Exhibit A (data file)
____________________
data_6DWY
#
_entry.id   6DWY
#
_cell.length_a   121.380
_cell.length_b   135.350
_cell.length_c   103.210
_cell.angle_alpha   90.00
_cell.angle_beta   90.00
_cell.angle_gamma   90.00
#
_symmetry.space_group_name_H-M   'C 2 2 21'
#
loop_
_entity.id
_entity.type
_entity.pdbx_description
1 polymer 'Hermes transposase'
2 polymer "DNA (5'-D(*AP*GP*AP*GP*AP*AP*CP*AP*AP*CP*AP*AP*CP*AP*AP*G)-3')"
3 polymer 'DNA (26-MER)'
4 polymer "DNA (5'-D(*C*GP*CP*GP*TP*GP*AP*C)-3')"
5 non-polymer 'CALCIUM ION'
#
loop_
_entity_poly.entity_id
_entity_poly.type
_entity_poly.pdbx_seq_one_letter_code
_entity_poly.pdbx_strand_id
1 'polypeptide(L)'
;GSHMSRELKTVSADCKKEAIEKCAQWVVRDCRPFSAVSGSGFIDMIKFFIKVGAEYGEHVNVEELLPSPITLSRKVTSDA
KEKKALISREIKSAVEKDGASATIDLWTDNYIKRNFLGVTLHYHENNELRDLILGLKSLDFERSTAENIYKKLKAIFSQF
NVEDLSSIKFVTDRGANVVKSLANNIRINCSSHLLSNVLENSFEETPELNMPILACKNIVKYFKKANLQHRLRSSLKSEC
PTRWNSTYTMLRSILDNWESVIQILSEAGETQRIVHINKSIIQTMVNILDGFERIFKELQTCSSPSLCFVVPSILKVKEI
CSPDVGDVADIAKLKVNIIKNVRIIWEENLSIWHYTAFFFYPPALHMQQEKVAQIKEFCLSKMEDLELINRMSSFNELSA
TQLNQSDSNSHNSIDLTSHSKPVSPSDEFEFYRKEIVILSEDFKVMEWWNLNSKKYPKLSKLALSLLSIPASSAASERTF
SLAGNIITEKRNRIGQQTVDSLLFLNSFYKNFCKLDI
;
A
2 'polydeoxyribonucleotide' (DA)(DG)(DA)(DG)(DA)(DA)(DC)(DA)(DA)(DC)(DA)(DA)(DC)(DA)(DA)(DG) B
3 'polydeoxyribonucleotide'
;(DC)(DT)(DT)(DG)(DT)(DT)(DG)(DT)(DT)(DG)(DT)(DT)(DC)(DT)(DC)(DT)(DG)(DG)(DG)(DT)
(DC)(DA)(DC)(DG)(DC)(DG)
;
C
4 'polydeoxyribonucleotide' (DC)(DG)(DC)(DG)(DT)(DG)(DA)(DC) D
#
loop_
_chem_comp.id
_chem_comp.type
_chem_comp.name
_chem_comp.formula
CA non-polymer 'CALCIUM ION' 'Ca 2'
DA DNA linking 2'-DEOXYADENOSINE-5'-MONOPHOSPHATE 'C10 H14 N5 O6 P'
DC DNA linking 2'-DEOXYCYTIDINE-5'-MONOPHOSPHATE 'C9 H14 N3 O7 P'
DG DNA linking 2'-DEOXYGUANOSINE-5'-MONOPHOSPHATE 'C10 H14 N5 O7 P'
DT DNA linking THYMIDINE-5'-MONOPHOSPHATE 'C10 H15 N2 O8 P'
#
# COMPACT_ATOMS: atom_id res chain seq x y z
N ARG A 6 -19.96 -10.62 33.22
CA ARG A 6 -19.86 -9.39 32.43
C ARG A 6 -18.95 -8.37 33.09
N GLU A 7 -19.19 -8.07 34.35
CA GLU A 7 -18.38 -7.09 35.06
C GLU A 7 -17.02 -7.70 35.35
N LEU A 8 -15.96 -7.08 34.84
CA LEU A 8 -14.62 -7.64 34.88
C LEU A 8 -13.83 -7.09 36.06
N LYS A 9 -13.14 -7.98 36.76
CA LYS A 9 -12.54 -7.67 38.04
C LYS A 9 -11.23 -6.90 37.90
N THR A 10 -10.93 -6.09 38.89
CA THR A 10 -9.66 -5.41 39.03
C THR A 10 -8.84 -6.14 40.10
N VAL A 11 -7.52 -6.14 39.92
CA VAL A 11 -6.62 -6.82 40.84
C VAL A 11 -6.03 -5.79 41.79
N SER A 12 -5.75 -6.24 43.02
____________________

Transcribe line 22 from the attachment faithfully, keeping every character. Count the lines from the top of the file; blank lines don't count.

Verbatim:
5 non-polymer 'CALCIUM ION'